How to address your mums for winter.
For the farmers that are new to mums, I’m reprising a post I made this week last year as we approached an early killing frost. Those of you further north are likely experiencing “Frostmas” now, or soon, so here’s a few thoughts on how to help your babies:
Though the plants are relatively hardy, the flowers themselves do need frost protection. Whether that is Reemay, Agribon, a tarp, a greenhouse, or sunroom is up to the grower, but unprotected flowers will get nipped by frost. It is wise to take the insulative fabric off of the plant as soon as temps become favorable again. Any cover that’s left on too long during a sunny day can cause heat stress and create prime conditions for disease to flourish.
As mentioned, the plants themselves can handle frost, but during a deep freeze, it’s best to provide protection. The root systems of potted plants are particularly exposed to the cold, so after flowering is done, you may want to bring your potted mums inside the garage, a shed, a basement, or a sunroom.
In warmer climates, people often just cut them back to about 4” tall and set them up against the house to take advantage of the radiant heat for the winter. Another approach is to dig a hole in the ground and put the whole pot in the hole and then add a thick layer of mulch to the surface. In springtime, you just excavate the whole pot again and put it back in your preferred location.
Regardless of your preferred approach, you should trim the plant down to about 4” tall after flowering is complete and the plant has died back naturally.
Aphids are probably giving you a little trouble at this point too. For an organic approach, you can use things like neem oil, spinosad, or Pyganic (strongest) before bud break, but as soon as those flower petals begin to open, you may find that those products will spot up your flowers…particularly on a sunny day.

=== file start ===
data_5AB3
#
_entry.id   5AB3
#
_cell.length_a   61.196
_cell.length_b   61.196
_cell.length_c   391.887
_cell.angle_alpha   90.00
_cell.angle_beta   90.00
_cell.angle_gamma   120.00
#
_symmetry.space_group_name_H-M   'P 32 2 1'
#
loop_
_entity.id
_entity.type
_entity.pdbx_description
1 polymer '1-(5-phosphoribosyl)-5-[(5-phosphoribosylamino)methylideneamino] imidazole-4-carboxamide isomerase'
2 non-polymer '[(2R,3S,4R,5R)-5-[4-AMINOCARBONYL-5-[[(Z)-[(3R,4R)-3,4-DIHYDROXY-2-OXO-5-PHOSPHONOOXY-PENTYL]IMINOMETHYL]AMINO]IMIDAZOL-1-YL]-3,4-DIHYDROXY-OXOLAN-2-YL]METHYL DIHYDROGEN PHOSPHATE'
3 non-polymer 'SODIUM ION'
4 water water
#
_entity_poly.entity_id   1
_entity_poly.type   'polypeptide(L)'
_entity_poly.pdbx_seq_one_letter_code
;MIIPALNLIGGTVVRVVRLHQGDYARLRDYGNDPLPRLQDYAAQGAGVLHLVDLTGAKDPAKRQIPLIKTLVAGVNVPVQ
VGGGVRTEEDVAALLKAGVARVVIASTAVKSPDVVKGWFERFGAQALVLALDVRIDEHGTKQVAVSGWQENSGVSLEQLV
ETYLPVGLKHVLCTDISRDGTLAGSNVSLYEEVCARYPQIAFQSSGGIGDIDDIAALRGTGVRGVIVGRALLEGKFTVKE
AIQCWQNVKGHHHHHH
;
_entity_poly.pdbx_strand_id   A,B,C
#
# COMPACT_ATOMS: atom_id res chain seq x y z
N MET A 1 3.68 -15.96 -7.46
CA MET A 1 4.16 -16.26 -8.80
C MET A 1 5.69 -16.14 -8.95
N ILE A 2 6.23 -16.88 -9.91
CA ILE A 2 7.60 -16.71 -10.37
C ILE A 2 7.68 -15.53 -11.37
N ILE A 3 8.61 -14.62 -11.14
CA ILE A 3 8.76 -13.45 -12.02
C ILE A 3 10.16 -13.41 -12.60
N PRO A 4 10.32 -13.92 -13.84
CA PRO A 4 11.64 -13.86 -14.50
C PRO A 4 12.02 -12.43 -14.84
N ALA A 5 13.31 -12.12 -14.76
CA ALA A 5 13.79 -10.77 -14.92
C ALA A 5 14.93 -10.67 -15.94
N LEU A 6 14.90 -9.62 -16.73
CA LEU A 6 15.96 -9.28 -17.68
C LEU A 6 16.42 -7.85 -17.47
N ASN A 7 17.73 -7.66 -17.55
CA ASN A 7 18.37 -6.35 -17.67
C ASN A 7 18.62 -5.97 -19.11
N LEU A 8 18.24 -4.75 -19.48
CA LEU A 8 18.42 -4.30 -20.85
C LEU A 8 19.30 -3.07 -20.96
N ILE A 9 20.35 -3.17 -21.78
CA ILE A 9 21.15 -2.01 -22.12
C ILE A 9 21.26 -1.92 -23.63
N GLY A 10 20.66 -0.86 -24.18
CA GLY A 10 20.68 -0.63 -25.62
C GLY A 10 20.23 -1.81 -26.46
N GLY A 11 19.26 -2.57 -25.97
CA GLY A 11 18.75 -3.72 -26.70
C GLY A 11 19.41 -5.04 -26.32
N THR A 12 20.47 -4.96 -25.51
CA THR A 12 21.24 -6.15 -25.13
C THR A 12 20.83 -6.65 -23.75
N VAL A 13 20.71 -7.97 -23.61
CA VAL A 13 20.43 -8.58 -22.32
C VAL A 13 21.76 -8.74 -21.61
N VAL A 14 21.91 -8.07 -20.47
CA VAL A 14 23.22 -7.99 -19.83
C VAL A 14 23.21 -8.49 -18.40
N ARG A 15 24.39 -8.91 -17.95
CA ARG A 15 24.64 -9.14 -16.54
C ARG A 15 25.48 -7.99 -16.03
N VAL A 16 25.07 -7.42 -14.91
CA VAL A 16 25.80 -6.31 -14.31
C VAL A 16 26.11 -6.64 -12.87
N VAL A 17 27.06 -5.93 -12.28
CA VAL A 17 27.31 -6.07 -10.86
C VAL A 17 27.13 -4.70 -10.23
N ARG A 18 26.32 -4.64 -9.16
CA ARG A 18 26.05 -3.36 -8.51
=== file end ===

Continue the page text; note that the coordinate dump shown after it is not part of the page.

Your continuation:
It’s tough, because aphid populations seem to love mums and they explode rapidly, so you need to use something to stop the onslaught.
Once flowers open, we have to rely on insecticidal soap to hold back the tide. You need to get the underside of the leaves too though and it’s still wise to try and avoid spraying the petals as much as you can. It’s kind of an impossible task, but in my experience, soap doesn’t discolor the petals as easily as the more aggressive organic treatments I mentioned do.
There’s almost never a perfect solution in the garden. You just have to play probabilities and do your best and be grateful for what successes you have.
The heirloom mum varieties are finding a huge resurgence in popularity for a reason. They are so much more beautiful and fascinating than the run of the mill mums that have filled grocery stores and flower shops for decades. The heirloom shapes and colors are brilliant and perfect for fall and their vase life is damn near never-ending.
And for a gardener who loves flowers, they’re the last gasp of blooms that you’ll get until Spring. They spread out the beauty season by an extra month. So much to love about them.
I hope you have a great weekend and remember to smile at a stranger and high five a friend. Or vise versa.